New wildfire erupts east of LA; Reagan library survives blaze

A home on Tigertail Road in the Brentwood section of Los Angeles was among at least eight destroyed in the Getty Fire this week. Photo by Jim Ruymen/UPI

Oct. 31 (UPI) — California’s busy fire season grew worse Thursday when a new blaze started east of Los Angeles in San Bernardino, quickly charring 200 acres and forcing residents to evacuate.

The Hillside Fire began early Thursday on the northern end of San Bernardino, officials said, and multiple homes near the Waterman Canyon area caught fire. San Bernardino is about 50 miles due east of Los Angeles.

Strong winds have spread the flames, as they have done for at least 10 fires burning statewide — including the Getty and Easy fires closer to Los Angeles.

Firefighters fought Wednesday to protect the Ronald Reagan Presidential Library and Museum in Simi Valley, Calif. from the Easy Fire, which approached the historical property from a nearby hillside. The fire has so far burned more than 1,500 acres and is just 5 percent contained, Cal Fire said.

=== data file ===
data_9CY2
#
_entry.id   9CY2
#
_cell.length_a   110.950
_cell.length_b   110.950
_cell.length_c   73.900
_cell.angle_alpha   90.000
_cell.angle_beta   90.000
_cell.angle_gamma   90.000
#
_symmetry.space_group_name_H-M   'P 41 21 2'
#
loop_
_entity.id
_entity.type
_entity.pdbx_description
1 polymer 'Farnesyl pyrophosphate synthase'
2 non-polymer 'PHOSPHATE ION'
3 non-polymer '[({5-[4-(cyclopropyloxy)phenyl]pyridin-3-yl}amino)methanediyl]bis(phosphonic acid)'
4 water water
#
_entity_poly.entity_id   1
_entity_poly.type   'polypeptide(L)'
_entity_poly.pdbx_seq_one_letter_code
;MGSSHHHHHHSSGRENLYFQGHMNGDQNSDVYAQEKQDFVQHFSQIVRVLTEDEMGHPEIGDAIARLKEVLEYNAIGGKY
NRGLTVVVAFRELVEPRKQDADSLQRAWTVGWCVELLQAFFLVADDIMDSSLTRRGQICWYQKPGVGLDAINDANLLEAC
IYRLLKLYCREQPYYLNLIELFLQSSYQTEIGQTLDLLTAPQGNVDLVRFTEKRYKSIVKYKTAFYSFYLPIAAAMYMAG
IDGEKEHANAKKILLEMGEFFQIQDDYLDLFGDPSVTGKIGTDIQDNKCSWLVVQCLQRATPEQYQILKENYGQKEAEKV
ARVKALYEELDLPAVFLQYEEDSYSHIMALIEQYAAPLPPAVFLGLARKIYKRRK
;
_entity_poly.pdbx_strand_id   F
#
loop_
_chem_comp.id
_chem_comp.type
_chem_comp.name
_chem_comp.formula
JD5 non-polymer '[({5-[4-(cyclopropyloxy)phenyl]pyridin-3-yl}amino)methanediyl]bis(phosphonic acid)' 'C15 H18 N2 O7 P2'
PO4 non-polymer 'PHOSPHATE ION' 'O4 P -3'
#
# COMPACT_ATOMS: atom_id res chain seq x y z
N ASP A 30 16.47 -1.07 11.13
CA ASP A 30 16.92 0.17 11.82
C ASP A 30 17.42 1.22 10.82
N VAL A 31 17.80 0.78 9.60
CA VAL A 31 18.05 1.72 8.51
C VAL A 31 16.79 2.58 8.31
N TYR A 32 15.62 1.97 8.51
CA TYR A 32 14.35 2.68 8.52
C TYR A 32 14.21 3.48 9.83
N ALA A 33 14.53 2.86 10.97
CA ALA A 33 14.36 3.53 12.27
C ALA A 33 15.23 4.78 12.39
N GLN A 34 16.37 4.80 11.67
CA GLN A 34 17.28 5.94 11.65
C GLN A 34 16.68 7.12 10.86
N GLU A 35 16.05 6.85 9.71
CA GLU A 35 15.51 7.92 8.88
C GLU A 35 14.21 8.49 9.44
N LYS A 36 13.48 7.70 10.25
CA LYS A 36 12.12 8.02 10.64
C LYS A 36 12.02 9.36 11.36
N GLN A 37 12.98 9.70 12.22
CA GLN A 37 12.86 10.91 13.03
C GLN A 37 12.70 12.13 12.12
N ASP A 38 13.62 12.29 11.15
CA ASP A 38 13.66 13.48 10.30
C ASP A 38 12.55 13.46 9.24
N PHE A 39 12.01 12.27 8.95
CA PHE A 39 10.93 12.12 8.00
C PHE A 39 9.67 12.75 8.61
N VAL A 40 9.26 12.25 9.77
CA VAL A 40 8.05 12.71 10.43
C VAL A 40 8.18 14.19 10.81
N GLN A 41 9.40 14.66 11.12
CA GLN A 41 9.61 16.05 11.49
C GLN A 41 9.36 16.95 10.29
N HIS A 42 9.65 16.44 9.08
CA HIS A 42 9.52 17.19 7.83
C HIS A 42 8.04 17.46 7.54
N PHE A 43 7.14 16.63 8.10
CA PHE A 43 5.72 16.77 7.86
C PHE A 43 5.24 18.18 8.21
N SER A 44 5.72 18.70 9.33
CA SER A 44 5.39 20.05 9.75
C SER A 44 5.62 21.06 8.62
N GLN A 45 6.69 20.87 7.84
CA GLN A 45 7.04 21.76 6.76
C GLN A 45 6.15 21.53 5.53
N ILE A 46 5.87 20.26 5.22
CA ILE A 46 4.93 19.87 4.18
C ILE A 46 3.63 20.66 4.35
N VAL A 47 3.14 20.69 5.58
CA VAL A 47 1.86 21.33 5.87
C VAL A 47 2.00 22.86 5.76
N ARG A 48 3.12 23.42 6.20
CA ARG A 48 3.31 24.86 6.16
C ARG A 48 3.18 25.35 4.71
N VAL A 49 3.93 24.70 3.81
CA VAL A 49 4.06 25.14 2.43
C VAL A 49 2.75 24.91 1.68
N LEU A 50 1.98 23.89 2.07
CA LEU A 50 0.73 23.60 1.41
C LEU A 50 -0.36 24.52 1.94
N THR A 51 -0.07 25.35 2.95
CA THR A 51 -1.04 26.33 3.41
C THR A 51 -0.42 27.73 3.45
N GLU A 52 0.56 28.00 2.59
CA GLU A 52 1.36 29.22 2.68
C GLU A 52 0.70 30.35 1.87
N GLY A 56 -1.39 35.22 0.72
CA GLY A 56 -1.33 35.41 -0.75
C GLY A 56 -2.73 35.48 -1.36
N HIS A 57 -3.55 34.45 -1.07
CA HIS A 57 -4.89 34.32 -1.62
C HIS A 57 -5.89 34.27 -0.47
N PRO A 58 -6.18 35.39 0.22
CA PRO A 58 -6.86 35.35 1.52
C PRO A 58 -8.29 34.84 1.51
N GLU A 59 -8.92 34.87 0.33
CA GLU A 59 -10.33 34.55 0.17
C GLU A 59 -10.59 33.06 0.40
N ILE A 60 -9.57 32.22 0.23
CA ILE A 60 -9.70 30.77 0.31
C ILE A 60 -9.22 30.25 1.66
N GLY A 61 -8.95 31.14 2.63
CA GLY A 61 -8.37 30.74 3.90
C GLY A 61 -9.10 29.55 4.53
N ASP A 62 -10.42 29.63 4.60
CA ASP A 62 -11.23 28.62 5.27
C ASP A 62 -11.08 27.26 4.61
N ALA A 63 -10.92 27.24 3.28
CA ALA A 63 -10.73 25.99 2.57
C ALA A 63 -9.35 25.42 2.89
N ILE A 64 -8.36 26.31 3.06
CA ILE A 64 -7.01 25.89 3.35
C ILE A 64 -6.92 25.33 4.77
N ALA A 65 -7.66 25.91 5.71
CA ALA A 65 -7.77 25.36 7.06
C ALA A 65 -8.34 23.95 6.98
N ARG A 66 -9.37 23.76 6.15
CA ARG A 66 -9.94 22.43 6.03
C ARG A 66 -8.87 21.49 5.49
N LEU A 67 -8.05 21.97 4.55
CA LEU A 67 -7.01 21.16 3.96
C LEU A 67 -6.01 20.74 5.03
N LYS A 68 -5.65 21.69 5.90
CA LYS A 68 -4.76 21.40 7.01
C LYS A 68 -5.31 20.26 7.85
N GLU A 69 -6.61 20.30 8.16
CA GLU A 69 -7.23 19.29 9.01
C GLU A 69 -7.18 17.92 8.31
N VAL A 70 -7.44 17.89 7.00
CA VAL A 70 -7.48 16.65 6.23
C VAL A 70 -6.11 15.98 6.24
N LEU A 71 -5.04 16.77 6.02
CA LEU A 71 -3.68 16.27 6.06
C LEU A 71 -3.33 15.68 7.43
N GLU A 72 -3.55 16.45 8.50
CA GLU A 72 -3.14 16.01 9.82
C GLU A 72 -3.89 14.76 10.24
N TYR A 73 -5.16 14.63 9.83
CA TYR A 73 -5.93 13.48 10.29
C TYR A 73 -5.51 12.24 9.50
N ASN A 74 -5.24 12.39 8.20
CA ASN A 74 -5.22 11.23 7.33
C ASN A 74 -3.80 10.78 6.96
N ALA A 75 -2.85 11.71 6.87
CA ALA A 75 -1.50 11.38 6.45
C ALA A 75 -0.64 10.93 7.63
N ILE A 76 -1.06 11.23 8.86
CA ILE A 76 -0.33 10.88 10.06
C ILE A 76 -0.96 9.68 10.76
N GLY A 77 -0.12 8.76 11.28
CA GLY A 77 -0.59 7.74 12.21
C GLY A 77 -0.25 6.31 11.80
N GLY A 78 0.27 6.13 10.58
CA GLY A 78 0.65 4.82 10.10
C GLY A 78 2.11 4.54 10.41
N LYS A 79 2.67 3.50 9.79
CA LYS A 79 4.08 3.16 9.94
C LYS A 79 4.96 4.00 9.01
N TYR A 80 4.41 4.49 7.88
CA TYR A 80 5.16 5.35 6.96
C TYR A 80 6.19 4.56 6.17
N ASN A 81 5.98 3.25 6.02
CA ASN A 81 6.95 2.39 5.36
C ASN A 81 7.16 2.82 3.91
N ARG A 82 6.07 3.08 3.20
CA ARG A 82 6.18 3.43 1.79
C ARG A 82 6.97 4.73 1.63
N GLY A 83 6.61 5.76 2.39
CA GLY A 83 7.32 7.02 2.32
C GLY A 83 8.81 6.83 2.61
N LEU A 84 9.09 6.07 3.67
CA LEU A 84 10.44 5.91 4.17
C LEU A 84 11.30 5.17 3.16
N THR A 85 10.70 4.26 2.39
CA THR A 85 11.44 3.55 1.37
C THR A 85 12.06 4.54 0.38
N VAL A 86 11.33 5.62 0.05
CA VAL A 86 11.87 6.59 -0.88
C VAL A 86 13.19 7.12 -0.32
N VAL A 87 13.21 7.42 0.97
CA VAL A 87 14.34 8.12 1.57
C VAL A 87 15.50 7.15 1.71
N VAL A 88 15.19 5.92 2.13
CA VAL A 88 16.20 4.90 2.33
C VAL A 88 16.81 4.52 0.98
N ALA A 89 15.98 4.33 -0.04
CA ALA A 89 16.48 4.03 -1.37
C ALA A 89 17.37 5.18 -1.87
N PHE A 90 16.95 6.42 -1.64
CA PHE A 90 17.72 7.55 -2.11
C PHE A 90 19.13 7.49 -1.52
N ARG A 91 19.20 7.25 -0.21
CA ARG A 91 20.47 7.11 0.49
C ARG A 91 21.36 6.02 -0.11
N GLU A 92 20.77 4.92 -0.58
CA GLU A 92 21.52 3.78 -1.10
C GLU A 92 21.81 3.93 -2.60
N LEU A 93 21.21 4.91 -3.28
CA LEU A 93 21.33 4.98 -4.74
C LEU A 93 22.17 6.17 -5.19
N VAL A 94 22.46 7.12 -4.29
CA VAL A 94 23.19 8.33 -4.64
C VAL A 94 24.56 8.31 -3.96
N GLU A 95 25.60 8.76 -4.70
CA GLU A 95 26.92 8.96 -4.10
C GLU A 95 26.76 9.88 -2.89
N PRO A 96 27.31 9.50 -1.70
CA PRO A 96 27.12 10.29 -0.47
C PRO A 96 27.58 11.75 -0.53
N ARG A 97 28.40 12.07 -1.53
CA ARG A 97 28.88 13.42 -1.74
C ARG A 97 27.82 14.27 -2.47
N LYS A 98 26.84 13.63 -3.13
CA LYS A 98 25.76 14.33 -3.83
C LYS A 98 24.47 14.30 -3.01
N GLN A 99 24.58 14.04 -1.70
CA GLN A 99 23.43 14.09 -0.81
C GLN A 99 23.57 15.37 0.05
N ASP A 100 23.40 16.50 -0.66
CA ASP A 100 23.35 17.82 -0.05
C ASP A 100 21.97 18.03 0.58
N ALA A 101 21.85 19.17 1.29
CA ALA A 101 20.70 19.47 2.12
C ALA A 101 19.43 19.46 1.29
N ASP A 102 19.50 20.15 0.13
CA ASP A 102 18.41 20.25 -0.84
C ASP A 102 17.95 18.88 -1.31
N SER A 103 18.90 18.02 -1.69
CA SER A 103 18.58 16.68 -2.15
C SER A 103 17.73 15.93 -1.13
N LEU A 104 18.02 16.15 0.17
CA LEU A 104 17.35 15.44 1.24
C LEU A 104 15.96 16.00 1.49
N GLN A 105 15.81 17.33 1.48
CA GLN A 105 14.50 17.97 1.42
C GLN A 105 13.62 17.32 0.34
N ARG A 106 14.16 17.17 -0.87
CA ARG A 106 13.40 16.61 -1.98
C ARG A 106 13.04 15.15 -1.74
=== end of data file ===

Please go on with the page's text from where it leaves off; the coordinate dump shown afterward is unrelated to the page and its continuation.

Officials said a change in wind speed and direction helped save the library from approaching flames — as well as a herd of goats.

“We actually worked with the Ventura County Fire Department in May and they bring out hundreds of goats to our property,” Melissa Giller, a spokeswoman for the Reagan library, said. “The goats eat all of the brush around the entire property, creating a fire perimeter.”

Water-carrying helicopters also made repeated water drops behind the library, which opened in 1991 and is the resting place for the former president, who died in 2004, as well as former first lady Nancy Reagan, who died in 2016.

The Getty Fire, which began Tuesday on the west side of downtown Los Angeles, has burned nearly 800 acres and is nearly 40 percent contained, fire officials said Wednesday night.

“The Getty Fire Incident Command continues to monitor the affected fire areas, as well as those areas remaining closed due to critical infrastructure concerns or safety hazards,” the Los Angeles Fire Department said.

“The Los Angeles Police Department will have a strong presence in the repopulated and evacuated areas for the next several days to ensure the protection of residents and their property.”

The Kincade Fire in Sonoma County has burned more than 76,000 acres so far and is 45 percent contained. The Tick Fire in Los Angeles County has grown to 4,600 acres, but is nearly 100 percent under control.


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